Dobson uses long strides to get down the field and stretch the defense vertically with his sub 4.5 speed. I would rate him as an elite pass catcher, able to make difficult catches without breaking stride. Dobson has a background in basketball, which lends to his good body control and leaping ability, which makes him an excellent red-zone target with his ability to go up and get the football. He uses his body well to box out and create passing lanes for the quarterback. He has a great feel for changing speeds and shielding the defense away from his reception. He has good awareness and recognition of when to sit down in zone coverage, and he has an innate (un-teachable) ability to make the catch a more average receiver can't.
When watching this short clip (below) of him at the Senior Bowl, watch how the defender is right on him, and then with a move to the outside and three strides, he has created two steps of separation from the defender and would have had a clear lane to the End Zone if the ball was placed properly. In the next attempt, watch how he is creating separation without any change of direction, and if he had not had to wait for the ball to arrive, and been face masked, he would have had an easy TD.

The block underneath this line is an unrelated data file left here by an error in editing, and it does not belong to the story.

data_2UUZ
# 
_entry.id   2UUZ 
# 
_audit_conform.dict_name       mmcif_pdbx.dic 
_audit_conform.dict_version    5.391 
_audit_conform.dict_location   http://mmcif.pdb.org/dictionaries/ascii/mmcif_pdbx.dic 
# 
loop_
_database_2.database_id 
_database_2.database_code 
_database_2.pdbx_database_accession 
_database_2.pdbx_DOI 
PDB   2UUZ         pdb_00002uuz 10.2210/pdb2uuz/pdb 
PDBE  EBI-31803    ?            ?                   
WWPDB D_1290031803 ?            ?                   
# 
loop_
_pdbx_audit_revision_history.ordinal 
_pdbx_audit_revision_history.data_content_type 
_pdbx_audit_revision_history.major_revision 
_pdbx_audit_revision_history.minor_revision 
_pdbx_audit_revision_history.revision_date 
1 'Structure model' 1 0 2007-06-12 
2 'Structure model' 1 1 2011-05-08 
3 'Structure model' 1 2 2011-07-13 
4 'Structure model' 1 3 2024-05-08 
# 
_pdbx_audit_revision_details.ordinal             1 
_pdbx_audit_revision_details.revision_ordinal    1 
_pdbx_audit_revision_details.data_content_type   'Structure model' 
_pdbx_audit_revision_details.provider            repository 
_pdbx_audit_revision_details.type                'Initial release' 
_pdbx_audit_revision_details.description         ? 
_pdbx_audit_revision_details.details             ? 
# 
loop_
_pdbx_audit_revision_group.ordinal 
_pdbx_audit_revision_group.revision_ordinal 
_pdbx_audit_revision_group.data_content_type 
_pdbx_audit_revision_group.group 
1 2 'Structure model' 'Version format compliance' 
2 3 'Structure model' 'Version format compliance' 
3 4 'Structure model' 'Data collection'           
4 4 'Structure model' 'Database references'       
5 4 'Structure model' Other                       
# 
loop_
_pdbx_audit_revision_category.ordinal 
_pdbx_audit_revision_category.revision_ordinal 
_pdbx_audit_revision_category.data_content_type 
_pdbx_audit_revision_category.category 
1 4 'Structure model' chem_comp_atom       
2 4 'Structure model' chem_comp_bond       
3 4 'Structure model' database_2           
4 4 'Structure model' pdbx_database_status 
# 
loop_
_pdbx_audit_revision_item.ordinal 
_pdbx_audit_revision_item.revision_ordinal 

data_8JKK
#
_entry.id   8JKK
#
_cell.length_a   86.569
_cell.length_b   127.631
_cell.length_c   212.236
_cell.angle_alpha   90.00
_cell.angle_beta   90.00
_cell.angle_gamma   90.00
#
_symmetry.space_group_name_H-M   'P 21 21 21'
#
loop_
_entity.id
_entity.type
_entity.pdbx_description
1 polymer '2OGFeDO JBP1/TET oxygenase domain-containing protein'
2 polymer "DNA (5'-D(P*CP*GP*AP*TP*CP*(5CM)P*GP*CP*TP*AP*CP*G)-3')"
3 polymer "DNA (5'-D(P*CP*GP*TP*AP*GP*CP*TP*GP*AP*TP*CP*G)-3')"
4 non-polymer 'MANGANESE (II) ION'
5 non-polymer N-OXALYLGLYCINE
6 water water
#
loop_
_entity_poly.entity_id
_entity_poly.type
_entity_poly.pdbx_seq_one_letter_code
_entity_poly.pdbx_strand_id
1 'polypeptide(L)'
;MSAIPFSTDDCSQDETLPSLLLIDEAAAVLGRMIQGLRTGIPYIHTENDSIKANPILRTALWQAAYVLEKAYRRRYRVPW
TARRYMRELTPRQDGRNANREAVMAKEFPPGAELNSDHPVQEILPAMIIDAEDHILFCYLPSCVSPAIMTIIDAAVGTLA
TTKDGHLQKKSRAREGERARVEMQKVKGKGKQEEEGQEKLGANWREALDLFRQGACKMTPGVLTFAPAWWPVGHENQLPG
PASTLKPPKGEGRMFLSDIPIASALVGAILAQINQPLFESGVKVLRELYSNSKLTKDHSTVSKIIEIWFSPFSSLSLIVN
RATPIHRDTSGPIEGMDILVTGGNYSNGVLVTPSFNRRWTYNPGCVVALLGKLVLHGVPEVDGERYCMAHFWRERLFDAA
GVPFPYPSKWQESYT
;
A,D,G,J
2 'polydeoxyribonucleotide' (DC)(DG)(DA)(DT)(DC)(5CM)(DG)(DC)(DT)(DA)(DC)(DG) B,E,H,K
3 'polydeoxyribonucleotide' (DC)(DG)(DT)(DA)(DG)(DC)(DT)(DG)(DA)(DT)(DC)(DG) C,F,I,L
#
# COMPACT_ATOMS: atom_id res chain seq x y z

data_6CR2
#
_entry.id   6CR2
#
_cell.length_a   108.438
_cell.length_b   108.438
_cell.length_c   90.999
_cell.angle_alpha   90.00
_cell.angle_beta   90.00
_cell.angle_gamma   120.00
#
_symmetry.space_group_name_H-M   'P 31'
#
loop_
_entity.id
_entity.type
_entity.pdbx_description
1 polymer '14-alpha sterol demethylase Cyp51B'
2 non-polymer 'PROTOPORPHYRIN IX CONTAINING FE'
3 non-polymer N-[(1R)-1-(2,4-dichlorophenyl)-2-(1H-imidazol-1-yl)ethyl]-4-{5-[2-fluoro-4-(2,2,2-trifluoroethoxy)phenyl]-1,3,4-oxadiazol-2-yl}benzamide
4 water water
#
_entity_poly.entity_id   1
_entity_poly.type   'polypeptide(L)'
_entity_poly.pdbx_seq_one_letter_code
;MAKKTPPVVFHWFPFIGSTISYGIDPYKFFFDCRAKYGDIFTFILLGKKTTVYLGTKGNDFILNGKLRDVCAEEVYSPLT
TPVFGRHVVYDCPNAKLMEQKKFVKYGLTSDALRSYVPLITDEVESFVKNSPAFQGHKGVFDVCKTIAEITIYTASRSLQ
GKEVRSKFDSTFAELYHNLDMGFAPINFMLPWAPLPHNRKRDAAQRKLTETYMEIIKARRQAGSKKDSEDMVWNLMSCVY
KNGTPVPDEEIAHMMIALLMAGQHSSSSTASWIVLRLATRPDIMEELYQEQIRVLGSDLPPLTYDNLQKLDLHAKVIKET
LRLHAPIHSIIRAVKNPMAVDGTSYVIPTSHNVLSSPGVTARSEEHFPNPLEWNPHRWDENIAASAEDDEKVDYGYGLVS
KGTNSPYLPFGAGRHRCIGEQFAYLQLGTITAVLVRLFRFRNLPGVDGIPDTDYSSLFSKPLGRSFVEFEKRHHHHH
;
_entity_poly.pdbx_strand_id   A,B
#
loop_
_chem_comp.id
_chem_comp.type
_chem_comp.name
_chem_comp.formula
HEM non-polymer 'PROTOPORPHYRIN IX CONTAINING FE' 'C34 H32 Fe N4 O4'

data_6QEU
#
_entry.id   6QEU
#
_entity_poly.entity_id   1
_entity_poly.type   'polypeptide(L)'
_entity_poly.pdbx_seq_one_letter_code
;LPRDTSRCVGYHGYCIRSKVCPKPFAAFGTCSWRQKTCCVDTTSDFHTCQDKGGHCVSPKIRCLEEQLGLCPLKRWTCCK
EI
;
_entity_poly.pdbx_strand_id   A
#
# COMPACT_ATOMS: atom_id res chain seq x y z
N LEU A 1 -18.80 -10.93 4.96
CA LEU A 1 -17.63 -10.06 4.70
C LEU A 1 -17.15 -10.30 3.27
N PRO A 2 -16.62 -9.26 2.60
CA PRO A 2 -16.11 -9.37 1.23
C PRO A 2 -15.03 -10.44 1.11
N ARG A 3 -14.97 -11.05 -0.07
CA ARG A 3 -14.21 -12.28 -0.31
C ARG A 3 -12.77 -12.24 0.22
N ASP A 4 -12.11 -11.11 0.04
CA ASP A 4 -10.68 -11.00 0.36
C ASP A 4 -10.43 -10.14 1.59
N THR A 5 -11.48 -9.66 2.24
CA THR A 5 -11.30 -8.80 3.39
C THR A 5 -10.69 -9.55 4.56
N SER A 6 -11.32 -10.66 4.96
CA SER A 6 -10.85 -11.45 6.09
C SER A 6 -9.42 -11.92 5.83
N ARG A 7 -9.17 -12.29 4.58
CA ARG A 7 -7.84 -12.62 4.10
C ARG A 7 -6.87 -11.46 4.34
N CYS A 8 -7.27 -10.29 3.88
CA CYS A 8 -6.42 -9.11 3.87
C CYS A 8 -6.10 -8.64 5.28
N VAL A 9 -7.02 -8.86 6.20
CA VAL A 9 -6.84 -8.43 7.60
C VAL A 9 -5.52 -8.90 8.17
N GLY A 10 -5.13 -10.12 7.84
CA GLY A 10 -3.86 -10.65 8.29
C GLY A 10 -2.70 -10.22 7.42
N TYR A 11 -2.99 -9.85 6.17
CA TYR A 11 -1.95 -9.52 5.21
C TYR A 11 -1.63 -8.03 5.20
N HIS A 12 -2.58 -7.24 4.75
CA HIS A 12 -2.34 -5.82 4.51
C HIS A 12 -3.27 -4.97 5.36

Many say it takes a lot of confidence in oneself to make a great cornerback in the NFL, being stuck out on an island against the best receivers is not a job for the meek. A similar mindset has to be held to make a successful Patriots' receiver. It doesn't matter if you are in the slot or outside, if you aren't supremely confident in your abilities, you won't last in this system. When Chad 'Ocho' Johnson came to the Patriots, he sounded more like an astounded fan than a player when he talked about the offense. He also talked about how demanding it was, to me his words often sounded like someone who was overwhelmed, or believed himself unable to meet the demands of what was expected of him.
Similar types of comments, the 'I'll try my best' 'I hope I can learn the system' not quite confident, more than just humble, statements were heard from the likes of Taylor Price not too long before he was released. Right now Aaron Dobson seems wholly confident in himself and his abilities, and not at all awed by being a Patriot. The short clip below is one sign of his confidence, he is already practicing his TD routines.